“They’re all going to be for the same reason — they lied,” said former Trump campaign adviser Barry Bennett. “I don’t think perjury charges are necessarily earth-shattering. Those are just personal errors.”
Former Trump White House press secretary Sean Spicer said that while Stone, Corsi and Trump Jr. speaking up about potential indictments may represent their own legitimate concerns, he nonetheless dismissed the suggestion that the anxiety is any more widespread.
“I actually think that it’s a big media creation,” he said. “The only people who ever ask me about this are other reporters.”
But Andrew McCarthy, a former federal prosecutor and National Review columnist whom the president has cited on Twitter with respect to the Mueller probe, said that Trump and his allies shouldn’t feel they are free from legal jeopardy just yet.
“Anybody who’s asked to testify or provide information to a prosecutor who’s not told he’s in the clear has stuff to worry about,” he said.
Also fanning the flames of apprehension is the intense media attention that’s returned to the Mueller probe after it took a brief backseat behind the 2018 midterm campaign, Brett Kavanaugh’s Supreme Court confirmation fight and a series of pipe bombs sent to prominent Democrats and media outlets.
Television journalists on Monday morning captured footage of former Trump personal lawyer Michael Cohen and his criminal defense attorney as they arrived at Union Station in Washington, fueling speculation he was in town for a meeting with the Mueller prosecutors.
And every day, CNN has a rotating cast of reporters camped outside Mueller’s office, where they’ve been chronicling the special counsel’s early morning arrival and keeping count of at least nine visits over four weeks from Manafort, the former Trump campaign chairman whose cooperation with Mueller was part of his guilty pleading.
At the D.C. federal courthouse where Mueller’s grand jury meets, journalists routinely prowl the hallways and the building’s perimeter on the lookout for the special counsel’s prosecutors or witnesses who aren’t afforded the luxury of secret escorts through a secure backdoor entrance. A reporter from one of the major television networks said last week he was on stakeout patrol because he heard a competitor was already there.
The feeding frenzy is everywhere. John R. Schindler, a columnist for the Observer and former National Security Agency analyst, wrote last week that Mueller was holding “dozens of sealed indictments” involving people associated with Trump, his campaign and the administration. He cited an unnamed intelligence community official who has worked with Mueller as his source.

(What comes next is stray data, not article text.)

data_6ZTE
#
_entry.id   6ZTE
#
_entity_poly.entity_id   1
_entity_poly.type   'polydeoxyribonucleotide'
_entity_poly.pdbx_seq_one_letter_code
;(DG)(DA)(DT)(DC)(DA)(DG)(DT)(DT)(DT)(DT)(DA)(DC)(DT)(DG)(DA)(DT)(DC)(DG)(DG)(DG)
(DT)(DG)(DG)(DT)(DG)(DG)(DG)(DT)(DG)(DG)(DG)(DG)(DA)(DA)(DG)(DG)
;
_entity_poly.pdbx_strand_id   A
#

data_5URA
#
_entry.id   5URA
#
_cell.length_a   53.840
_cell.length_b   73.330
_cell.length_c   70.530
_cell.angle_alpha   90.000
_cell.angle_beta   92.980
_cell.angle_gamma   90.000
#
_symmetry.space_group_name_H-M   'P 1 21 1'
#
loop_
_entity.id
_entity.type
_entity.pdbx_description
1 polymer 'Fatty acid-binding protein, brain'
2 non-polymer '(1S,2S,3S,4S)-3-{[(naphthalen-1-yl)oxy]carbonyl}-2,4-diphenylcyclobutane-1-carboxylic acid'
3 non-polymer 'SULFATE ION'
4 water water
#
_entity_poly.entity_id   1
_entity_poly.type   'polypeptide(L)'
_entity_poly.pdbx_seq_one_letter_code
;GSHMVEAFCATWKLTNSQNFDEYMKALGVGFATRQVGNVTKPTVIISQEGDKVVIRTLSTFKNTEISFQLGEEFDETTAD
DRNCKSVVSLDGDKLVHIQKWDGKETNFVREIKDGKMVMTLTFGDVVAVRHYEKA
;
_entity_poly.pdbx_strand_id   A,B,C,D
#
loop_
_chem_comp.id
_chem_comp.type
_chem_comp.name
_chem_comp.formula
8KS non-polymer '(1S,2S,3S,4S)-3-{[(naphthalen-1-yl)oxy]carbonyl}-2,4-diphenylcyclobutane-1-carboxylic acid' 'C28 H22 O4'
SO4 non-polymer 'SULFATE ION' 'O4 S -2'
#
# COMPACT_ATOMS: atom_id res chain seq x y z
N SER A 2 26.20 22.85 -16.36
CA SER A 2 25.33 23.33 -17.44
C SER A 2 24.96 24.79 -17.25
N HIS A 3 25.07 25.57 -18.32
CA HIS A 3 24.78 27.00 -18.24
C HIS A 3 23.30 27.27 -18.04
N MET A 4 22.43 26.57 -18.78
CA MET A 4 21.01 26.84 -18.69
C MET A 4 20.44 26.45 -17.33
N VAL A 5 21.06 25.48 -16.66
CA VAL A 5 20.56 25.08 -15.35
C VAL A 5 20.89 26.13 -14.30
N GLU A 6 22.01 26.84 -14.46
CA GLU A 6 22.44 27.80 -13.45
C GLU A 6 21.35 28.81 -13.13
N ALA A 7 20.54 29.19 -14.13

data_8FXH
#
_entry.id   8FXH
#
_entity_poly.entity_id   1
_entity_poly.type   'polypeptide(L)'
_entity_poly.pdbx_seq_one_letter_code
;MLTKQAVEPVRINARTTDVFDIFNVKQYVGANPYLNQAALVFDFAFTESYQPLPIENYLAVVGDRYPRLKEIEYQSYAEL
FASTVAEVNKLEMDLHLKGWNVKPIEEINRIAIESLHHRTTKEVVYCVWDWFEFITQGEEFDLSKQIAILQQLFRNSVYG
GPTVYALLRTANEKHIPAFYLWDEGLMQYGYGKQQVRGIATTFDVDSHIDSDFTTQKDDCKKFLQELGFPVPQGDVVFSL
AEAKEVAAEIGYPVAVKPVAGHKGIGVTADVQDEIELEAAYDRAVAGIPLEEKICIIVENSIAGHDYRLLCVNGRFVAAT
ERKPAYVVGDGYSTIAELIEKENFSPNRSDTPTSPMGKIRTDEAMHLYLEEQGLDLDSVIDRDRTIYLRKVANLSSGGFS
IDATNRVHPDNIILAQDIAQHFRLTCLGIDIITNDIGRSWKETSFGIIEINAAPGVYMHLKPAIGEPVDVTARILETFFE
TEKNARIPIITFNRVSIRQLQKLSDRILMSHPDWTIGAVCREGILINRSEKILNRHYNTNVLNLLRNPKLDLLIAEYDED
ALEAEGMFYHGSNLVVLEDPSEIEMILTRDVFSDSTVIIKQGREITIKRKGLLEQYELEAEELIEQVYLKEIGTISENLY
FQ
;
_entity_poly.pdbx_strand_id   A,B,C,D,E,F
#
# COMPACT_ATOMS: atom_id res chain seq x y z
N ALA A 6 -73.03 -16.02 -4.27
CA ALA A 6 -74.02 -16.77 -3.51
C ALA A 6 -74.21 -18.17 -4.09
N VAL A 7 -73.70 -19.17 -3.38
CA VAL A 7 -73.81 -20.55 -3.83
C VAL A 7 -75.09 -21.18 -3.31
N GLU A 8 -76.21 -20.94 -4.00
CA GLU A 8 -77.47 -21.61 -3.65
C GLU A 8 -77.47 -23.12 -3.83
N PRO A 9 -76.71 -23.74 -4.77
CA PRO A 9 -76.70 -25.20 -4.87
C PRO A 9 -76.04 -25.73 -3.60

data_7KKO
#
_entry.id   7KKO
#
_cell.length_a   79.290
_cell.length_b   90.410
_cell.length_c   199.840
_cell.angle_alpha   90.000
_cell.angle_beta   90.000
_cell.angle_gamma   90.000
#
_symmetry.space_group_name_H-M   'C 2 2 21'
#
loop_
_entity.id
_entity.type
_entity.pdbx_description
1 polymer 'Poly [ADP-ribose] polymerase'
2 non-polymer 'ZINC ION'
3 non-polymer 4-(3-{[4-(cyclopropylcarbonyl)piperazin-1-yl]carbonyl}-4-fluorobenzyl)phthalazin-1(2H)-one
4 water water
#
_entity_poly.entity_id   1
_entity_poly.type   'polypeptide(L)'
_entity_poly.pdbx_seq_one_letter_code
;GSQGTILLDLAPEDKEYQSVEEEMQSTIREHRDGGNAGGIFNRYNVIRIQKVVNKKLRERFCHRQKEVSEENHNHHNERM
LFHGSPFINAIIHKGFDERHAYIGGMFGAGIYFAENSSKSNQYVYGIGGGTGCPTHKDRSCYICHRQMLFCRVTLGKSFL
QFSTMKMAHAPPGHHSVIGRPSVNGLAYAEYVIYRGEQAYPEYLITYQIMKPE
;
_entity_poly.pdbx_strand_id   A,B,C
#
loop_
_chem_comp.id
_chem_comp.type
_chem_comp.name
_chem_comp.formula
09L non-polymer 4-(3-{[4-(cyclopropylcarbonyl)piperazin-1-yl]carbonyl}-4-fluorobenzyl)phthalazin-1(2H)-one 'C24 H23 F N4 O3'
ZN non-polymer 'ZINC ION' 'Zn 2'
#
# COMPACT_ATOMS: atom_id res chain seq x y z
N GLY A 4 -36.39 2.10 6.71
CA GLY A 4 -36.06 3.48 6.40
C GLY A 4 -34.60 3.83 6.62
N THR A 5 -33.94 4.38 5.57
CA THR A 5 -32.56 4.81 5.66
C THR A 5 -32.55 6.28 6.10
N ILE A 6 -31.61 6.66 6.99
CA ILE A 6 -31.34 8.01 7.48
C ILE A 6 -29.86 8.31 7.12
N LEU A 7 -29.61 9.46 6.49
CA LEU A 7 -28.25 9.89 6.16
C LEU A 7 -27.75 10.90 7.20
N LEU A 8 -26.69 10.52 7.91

While Schindler buried that detail in the final paragraph of his op-ed, it nonetheless got noticed. The Daily Mail published a story the next day that led with the column’s most jarring detail. In Washington, Brett Kappel, a Democratic campaign finance lawyer, used the Observer column as inspiration to spend the weekend sorting through the federal court’s online criminal docket to make a list of all the sealed cases in the District of Columbia circuit that could be Mueller related.
He counted 336 criminal cases filed since the start of this year — 53 of them are still sealed.
While there’s no guarantee that any of the mystery cases are Mueller-related, several are chronologically listed right around some of Mueller’s earliest moves in 2018, including charges filed against a California man who later pleaded guilty to unwittingly helping the Russians interfere with the presidential election, a Dutch attorney who has since gone to prison for lying to Mueller’s investigators and the case against 13 Russian nationals and three Russian entities accused of sabotaging the 2016 campaign on Trump’s behalf.
Kappel also found 11 cases sealed during just the first two weeks of May and another dozen that were lodged between Labor Day and Election Day when Mueller was staying under the radar.
In an interview, Kappel acknowledged that many of the cases he found could have absolutely nothing to do with Mueller. But he added that the D.C. docket has what “seems like a disproportionately high number” of criminal indictments that could be kept under wraps because Mueller doesn’t want to tip off potential targets or disrupt the rest of his investigation.
Indictment watch seems to kick into high gear every few days now. On Tuesday, CBS’s “This Morning” cited “sources with knowledge” of the Mueller probe to report new charges could be coming “as soon as today.” Multiple media reports followed that story with their own articles that repeated what CBS said. On Twitter, #indictmentpalooza has become a thing.
Others on the outside, meantime, are left just trying to read the tea leaves.
“We think it’s about to be indictment-thirty up in here,” Evan Hurst of Wonkette wrote on Tuesday. “We’d put bets on it but it’s entirely possible we’re wrong. But if we’re right, then the rest of this week is going to be NUTFUCKINGCRAZY.”
Article originally published on POLITICO Magazine